When Johnny hears a rumor that Sarge’s body is hidden somewhere in the forest outside the campground, he recruits Violet and some of the other campers to go on a mission to find out if it’s true. (goodreads.com)
So I loved the art in this comic. Like a lot. It’s truly beautiful, all the colors and shading. I couldn’t take my eyes off of it.
The story on the other hand . . eh. It’s weird. Why are all these zombies at this military-like camp? Are they training for the zombie army? And why is Sarge just a head on a stick? Not a whole hell of a lot he can do. Is the guy who pushes him around on a cart supposed to be his arms to whip these zombie kids into shape?
And then they’re searching for his body, like it has some kind of mind of its own. I don’t know. I don’t feel real rooted in this world. Granted I think the comic is for younger kids, like middle school at most, so I think a lot of backstory gets skipped. But I end up with a lot more questions than what’s answered, mainly because it gives zero exposition. Not even really trickled throughout unless you want to count the ghost story of Sarge’s body. But even then everything’s existing within a bubble.
Young kids would probably like it. It’s amusing enough and the visual are fantastic. But it’s lacking in its story, for sure.
I received a copy of this comic from the publisher in exchange for an honest review.
The town of Saltlick Bluff is famous for an urban legend. Does the spirit of a young girl wait on a misty cliff-hugging highway for her ride to the prom?
In the house on Beech Street a terrible tragedy occurred. Now neighbors won’t look at the place as they pass. Those who live nearby draw their blinds and shutter their windows after dark. What are they afraid of?
Hale Hallow Woods seems sinister and menacing even in the light of day. Does a thirst for revenge beat near its dark heart?
The answers lie within these pages, just waiting to send a chill up your spine! (goodreads.com)
I’m always up for scary stories and SPINE CHILLERS sounded interesting enough. And with my digital copy coming in at just 71 pages it was going to be a super short read regardless.
Overall this is definitely a middle grade read. My fifth and sixth grade self would have loved this book and probably would have kept it with my collection of scary story books in my desk at school.
In the vein of GOOSEBUMPS but less cheesy, SPINE CHILLERS is to the point and each story had its own level of creep. One of my favorites was ‘Seaworthy’ where a too-proud boy gets his just desserts after bargaining for more than he could afford. ‘The Healer’ was another good one where a little girl has the healing touch and the jerk of a dad decides to capitalize on it. Except that might not work out too well for him. My most favorite was probably ‘Prom Date.’ A girl who feels she’s been wronged tries to get revenge only to wake something up from the dead. All three of these stories have the running theme of someone getting their comeuppance and those are sort of my favorite. There’s a sense of satisfaction at the end of them all.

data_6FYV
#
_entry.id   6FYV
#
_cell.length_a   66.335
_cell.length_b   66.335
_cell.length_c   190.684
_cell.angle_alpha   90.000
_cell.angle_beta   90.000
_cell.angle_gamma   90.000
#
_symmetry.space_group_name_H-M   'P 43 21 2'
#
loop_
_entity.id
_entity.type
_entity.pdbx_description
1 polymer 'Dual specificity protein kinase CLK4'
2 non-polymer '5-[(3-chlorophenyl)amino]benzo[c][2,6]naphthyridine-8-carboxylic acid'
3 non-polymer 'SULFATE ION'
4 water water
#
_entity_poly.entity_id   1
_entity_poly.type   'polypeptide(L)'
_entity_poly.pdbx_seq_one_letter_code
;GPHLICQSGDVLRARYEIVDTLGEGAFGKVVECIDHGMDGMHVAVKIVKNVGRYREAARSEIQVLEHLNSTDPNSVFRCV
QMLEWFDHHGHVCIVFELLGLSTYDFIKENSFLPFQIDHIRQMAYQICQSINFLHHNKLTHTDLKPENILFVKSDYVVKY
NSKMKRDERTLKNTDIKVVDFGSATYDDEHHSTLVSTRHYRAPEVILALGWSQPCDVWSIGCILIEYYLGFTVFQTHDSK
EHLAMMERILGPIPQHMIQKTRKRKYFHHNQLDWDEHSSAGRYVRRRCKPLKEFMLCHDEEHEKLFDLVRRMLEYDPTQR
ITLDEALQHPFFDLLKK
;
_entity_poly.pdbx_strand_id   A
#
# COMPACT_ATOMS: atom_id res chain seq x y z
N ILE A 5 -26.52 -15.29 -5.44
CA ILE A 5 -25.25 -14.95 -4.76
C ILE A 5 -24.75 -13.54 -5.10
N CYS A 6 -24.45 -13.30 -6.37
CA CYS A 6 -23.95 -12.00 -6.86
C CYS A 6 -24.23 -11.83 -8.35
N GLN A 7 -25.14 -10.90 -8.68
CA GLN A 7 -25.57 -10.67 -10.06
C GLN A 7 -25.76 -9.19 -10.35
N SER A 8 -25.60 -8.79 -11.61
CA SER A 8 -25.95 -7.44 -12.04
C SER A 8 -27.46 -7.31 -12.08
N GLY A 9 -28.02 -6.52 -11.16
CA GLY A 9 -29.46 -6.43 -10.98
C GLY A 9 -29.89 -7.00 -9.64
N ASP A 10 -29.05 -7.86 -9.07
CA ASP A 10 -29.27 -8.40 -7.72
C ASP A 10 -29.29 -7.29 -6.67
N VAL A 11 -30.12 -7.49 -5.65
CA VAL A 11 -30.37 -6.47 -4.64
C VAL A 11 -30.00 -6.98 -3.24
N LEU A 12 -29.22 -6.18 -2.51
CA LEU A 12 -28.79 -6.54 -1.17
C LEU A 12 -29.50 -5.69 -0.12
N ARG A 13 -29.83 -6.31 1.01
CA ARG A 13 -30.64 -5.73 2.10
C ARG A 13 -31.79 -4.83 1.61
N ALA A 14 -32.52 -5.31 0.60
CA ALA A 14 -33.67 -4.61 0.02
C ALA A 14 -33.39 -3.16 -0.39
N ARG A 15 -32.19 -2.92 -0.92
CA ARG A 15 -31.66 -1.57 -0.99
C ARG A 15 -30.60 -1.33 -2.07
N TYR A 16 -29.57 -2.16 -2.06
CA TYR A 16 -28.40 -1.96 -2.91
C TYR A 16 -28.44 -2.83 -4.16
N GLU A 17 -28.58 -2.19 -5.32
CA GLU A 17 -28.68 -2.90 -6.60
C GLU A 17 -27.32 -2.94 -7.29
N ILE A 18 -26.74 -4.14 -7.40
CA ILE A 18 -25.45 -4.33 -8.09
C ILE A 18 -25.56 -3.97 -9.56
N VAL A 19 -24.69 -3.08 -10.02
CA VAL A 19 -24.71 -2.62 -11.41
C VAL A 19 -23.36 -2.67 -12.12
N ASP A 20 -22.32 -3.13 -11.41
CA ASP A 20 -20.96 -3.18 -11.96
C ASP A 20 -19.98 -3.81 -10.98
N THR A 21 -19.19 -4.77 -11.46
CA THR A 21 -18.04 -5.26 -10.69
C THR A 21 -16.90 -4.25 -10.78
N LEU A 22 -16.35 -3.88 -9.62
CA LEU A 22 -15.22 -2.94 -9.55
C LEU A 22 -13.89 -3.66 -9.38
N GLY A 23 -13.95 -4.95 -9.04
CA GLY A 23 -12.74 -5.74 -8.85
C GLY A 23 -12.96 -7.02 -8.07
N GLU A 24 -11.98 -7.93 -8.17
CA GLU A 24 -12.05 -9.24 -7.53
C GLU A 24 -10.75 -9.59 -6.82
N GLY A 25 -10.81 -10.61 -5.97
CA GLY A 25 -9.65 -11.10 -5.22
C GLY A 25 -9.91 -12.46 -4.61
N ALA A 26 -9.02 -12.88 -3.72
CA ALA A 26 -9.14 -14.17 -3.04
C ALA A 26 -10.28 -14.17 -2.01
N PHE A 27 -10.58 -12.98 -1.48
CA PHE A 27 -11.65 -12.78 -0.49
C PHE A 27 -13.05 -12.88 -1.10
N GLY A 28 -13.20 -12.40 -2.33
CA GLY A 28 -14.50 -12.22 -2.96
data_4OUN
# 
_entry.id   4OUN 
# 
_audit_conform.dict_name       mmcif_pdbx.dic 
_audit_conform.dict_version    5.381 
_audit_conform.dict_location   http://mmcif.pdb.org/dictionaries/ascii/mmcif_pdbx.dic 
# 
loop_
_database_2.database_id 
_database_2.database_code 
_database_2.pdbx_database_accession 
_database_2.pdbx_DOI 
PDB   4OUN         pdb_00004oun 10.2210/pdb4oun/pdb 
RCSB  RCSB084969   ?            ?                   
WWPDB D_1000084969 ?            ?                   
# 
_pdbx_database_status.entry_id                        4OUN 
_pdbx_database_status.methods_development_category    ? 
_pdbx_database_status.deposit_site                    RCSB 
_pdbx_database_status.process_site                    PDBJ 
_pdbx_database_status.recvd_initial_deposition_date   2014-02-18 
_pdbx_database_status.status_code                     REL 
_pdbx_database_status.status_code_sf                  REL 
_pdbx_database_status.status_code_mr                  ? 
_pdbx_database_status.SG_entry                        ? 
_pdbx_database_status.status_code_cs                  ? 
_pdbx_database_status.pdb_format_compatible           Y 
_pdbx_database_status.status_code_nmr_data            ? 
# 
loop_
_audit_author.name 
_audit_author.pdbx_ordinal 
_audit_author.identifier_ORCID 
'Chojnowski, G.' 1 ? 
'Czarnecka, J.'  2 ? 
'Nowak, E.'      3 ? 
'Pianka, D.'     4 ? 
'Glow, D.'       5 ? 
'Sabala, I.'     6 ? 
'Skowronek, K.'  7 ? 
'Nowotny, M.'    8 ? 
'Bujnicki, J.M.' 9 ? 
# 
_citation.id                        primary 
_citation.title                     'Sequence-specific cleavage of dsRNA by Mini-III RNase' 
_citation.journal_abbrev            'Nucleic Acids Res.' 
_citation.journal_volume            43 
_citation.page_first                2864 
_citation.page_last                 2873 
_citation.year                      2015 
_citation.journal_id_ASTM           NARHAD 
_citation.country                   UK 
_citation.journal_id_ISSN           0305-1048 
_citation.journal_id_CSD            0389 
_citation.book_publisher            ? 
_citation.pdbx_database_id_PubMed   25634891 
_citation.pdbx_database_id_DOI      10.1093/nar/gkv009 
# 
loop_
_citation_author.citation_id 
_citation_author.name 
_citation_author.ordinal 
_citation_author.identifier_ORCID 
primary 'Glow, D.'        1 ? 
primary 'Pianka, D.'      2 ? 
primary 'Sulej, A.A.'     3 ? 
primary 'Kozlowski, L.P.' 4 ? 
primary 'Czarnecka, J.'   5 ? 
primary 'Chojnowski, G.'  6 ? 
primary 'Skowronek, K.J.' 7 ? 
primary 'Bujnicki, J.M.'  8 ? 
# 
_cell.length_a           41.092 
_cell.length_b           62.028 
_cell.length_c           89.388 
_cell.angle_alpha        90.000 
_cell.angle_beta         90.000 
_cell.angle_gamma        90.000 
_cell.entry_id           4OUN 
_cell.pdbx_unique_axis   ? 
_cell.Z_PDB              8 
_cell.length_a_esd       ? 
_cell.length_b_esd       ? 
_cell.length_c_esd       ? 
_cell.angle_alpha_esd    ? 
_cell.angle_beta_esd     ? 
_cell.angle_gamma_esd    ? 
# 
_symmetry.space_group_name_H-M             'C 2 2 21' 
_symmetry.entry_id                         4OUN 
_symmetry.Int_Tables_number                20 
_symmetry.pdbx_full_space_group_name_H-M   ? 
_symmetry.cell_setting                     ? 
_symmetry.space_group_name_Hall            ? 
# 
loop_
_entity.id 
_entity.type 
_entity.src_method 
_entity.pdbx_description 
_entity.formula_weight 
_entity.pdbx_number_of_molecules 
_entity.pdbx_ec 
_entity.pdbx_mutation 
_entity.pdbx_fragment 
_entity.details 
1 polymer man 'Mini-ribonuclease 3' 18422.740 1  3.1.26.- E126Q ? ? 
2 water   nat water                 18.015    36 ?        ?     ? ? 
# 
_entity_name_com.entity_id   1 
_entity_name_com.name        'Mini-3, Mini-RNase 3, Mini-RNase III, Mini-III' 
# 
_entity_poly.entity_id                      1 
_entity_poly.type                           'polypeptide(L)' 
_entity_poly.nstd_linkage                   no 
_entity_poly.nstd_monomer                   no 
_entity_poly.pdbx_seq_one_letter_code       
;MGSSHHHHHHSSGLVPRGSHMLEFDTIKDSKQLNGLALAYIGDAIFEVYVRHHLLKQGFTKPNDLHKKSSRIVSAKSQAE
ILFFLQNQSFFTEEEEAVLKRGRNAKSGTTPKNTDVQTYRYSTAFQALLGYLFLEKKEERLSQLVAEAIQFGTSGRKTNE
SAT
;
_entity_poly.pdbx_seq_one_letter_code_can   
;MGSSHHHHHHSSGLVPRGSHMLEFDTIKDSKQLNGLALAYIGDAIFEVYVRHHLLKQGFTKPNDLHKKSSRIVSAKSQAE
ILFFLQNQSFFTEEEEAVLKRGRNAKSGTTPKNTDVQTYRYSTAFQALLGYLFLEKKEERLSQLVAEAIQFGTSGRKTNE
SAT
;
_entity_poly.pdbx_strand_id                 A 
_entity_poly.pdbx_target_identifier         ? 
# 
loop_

The stories are simply written, but the punch is packed at the end where they all turn themselves on their heads. A younger reader will definitely be up at night reading these under the sheets with a flashlight, and probably won’t be able to get to sleep after that. The world needs more horror-addicted youth and SPINE CHILLERS will help convert those youths.
I received a copy of this book from the author in exchange for an honest review.
When Coraline steps through a door to find another house strangely similar to her own (only better), things seem marvelous.
But there’s another mother there, and another father, and they want her to stay and be their little girl. They want to change her and never let her go.
Coraline will have to fight with all her wit and courage if she is to save herself and return to her ordinary life. (goodreads.com)
How so thoroughly Neil Gaiman. If I had no idea this was his book I probably still would have been able to tell who the author was. He just has this lyrical way of storytelling that keeps things simple yet eloquent and dark but endearingly optimistic that is just so obviously him.
CORALINE is one hell of a dark book for a children’s book, and this coming from someone who grew up on SCARY STORIES. There’s just something about a fake mother kidnapping Coraline, holding her hostage, and threatening to sew button eyes on her that’s all rather terrifying. But the story’s told in a way that never gets away from Coraline. She’s never one to panic and she’s always firmly in control, even when she thinks she’s not. That juxtaposition keeps the story grounded and hopeful while at the same time being grotesque and off-putting. The storage sack of performers reminded me far too closely of Killer Clowns from Outer Space for my liking. Blech.
I shouldn’t say I was surprised by the depth in the story. It’s Neil Gaiman. There’s always so much more here than just a story. But I’d never seen the movie and the book wasn’t on my radar growing up. Really, I’m a new convert to all things Gaiman just within the last few years so take that for what you will. But I kind of loved CORALINE a little bit. She’s such a smart, astute, sharp little girl that doesn’t let anything by her, even among fantastical surroundings. Neither does she blink. She’s incredibly unflappable and she’s an incredible role model just for that. I mean any adult would run screaming by the dad thing in the basement. She was just like “Meh. I’ll figure this out.” And she did.